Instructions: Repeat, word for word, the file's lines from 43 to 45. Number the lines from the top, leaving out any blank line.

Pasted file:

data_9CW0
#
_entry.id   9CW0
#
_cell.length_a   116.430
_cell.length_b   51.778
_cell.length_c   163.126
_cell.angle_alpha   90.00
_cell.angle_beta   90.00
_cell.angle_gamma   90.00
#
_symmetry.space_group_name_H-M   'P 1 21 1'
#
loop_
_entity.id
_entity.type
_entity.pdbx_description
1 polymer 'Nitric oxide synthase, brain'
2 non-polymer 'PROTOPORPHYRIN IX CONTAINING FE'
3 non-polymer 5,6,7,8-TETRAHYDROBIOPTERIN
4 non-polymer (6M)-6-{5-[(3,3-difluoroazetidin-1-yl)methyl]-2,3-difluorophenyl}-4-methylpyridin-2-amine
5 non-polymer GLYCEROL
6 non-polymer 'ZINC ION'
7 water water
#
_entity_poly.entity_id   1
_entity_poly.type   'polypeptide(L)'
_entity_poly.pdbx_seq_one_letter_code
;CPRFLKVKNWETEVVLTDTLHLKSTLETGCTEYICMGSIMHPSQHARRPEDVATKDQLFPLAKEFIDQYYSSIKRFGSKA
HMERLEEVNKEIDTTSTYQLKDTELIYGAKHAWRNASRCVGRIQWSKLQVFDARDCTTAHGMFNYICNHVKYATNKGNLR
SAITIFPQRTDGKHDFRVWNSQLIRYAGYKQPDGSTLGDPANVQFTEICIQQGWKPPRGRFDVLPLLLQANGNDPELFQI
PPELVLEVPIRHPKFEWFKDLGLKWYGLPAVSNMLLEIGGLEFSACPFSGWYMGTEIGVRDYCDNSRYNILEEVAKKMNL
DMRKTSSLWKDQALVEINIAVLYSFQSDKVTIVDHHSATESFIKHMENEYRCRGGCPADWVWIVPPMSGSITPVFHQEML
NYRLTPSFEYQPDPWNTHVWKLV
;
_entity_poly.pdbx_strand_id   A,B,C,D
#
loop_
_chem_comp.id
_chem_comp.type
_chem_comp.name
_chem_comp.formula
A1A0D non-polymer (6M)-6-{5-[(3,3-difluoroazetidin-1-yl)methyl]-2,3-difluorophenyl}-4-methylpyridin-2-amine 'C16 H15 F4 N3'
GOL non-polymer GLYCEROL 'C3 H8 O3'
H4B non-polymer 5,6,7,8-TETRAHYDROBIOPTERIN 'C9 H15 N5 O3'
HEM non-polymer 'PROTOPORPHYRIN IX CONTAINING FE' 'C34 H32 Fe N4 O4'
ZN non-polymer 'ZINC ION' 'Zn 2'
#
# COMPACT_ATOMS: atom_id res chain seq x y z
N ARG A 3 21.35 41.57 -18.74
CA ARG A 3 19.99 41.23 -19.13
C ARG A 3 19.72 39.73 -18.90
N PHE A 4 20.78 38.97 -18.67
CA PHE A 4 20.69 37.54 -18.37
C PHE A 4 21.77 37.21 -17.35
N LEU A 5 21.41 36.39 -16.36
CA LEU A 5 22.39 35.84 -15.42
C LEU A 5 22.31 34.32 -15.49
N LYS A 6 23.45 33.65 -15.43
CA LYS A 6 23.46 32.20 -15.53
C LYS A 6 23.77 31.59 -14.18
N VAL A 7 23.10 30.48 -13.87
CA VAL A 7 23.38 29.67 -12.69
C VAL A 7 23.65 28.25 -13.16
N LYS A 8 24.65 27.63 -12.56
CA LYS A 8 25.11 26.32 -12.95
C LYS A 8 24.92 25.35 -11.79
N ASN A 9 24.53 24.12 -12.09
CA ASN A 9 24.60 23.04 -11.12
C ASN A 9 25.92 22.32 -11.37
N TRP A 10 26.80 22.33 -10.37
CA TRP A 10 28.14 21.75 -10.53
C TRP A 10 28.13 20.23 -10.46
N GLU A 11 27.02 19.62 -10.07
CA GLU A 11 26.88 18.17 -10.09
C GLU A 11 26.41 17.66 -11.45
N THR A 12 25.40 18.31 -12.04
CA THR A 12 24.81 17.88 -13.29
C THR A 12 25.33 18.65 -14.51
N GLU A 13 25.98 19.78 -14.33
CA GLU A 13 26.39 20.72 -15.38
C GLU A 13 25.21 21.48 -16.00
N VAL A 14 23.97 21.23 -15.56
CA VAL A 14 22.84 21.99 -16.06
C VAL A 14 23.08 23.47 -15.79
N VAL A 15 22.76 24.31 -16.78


A1A0D non-polymer (6M)-6-{5-[(3,3-difluoroazetidin-1-yl)methyl]-2,3-difluorophenyl}-4-methylpyridin-2-amine 'C16 H15 F4 N3'
GOL non-polymer GLYCEROL 'C3 H8 O3'
H4B non-polymer 5,6,7,8-TETRAHYDROBIOPTERIN 'C9 H15 N5 O3'